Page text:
During the late 1980s, Coles Supermarkets implemented an Australia wide store based computer system which would administer all of the stores' needs, including:
A customised Oracle database, known as SAM, was created to handle all the store needs. An important component of this package is a Training Module, which provides the potential for computer based training on all aspects of the SAM menus. From an instructional design viewpoint, some needs were not adequately catered for. This paper looks at an approach to integrating the existing CBT package with a range of additional resources to maximise the efficient use of CBT in stores.
- financial management
- merchandising needs
- system maintenance
Coles Supermarkets, with a base of close to 400 stores Australia wide, is one of the giants of the Australian retailing industry. During the late 1980s, the company implemented an Australia wide store based computer system which would administer all of the stores' needs, such as:
A customised Oracle database, the Store Administration and Management system, affectionately (in some quarters) referred to as SAM, was created to handle all the store needs. The database is currently 1 gigabyte in size and consists of seven different storage areas. Each different storage area contains a different set of related objects, for example: tables index, temporary storage areas and dictionary definitions. An important component of this package is the Training Module, highlighted in Figure 1. This module provides computer based training on all aspects of the SAM menus.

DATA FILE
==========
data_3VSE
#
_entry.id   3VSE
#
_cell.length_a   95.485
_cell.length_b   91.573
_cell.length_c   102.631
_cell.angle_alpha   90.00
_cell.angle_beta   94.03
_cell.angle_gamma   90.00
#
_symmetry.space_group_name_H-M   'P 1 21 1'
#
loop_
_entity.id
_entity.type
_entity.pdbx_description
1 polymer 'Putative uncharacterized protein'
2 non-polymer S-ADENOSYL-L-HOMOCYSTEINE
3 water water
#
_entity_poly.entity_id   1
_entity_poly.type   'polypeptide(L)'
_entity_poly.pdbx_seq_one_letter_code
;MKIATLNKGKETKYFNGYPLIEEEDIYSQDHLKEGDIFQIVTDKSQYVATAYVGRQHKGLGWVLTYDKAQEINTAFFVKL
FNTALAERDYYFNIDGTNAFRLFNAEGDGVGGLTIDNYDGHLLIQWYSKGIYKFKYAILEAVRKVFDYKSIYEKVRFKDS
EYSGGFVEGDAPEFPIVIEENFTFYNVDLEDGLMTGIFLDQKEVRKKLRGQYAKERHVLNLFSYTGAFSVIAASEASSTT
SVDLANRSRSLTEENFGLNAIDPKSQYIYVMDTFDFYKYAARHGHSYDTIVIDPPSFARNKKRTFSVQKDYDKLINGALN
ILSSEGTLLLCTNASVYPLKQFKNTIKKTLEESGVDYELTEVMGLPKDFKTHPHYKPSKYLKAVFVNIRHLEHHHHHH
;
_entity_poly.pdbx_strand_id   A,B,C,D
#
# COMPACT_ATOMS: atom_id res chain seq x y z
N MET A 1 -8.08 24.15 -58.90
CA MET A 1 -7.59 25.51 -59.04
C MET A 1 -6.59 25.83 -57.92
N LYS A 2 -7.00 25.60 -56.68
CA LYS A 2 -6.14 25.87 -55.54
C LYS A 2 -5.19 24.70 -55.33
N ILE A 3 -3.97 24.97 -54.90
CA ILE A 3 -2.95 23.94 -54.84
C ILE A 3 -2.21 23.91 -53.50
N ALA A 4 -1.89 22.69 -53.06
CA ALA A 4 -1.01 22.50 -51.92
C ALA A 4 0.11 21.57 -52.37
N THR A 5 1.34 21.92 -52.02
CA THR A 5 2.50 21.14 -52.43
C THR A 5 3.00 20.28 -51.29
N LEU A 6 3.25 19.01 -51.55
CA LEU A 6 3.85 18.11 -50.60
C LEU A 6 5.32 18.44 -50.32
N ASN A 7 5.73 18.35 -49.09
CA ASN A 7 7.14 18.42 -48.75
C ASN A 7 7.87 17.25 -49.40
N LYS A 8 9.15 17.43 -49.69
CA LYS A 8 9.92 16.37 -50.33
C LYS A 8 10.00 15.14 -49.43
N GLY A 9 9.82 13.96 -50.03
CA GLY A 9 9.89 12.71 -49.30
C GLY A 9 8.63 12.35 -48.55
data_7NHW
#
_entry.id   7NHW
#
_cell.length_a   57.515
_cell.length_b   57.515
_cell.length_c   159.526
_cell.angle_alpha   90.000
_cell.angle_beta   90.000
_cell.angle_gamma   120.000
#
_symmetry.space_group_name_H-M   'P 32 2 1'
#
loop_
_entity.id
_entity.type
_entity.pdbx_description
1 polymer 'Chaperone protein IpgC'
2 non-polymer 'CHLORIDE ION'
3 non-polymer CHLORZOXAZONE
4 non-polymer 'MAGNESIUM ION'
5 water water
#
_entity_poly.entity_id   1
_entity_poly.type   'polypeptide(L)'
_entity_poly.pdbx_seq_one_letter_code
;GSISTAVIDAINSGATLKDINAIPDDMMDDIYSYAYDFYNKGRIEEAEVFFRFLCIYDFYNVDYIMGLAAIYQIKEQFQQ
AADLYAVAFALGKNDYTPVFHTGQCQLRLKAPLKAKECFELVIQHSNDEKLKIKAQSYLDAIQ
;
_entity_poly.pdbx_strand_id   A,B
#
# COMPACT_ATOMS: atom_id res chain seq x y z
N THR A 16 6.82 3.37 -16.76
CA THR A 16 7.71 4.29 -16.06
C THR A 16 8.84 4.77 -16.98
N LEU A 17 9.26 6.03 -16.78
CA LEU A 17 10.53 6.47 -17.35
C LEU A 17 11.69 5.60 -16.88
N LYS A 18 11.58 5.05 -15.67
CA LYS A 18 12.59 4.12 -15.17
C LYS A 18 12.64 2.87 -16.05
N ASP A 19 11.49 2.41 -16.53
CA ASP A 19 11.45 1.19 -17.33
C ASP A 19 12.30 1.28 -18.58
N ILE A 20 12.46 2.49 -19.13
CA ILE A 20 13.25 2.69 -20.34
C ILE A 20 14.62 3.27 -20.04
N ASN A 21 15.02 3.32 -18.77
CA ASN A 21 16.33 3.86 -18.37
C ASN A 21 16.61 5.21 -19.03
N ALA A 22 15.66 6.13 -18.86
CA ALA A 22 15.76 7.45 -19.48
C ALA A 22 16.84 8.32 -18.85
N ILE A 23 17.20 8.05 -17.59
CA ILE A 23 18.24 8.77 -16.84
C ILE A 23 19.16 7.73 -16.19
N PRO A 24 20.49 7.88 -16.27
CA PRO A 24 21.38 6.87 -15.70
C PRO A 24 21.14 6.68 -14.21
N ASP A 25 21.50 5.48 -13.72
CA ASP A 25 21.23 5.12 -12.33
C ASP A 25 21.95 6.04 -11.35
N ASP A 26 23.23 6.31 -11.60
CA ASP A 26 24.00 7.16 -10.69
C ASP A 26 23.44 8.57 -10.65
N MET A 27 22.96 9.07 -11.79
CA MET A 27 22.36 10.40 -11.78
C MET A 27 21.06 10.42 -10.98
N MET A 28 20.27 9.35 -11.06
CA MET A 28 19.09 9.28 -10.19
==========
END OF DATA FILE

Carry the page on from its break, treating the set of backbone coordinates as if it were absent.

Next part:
Figure 1: Store Administration and Management screen
A development team spent over two years creating a comprehensive computer based training module as an important aid to meet the staff training needs for the Store Administration and Management system. An authoring package called KSS:Author was used, which allowed development of the CBT component to be PC based, with the completed package being able to be ported to the tower system to operate under an appropriate presentation driver.
The comprehensive range of training topics can be seen in Figure 2, the Computer Based Training Master Menu screen.
Figure 2: Computer Based Training Master Menu
The stated instructional objectives regarding the role of the CBT module were to provide:
Figure 3: An example of cluttered screen design
In response to the questionnaires and interviews with users, as well as after due analysis of the existing CBT, it was recommended that:
Figure 4: Illustration from the cover of the CBT Manual
The launch strategy for the new package would involve: liaising with Store Operations; setting up an evaluation panel of appropriate experts; colleague reviews and piloting the package in a number of stores.
It is felt that by re-launching a more efficient and user friendly CBT package, which integrates and makes more readily availably to users a wide range of references to assist them in their daily tasks associated with the use of the Store Administration and Management system, the training needs of users will have been successfully addressed.
Coles understands the value and importance of maintaining its position at the vanguard of technology enhanced training, and commitment to this vital training project further enhances this position.
Please cite as: Sandler, J. (1994). An integrated approach to a store based CBT package. In J. Steele and J. G. Hedberg (eds), Learning Environment Technology: Selected papers from LETA 94, 287-289. Canberra: AJET Publications. http://www.aset.org.au/confs/edtech94/rw/sandler.html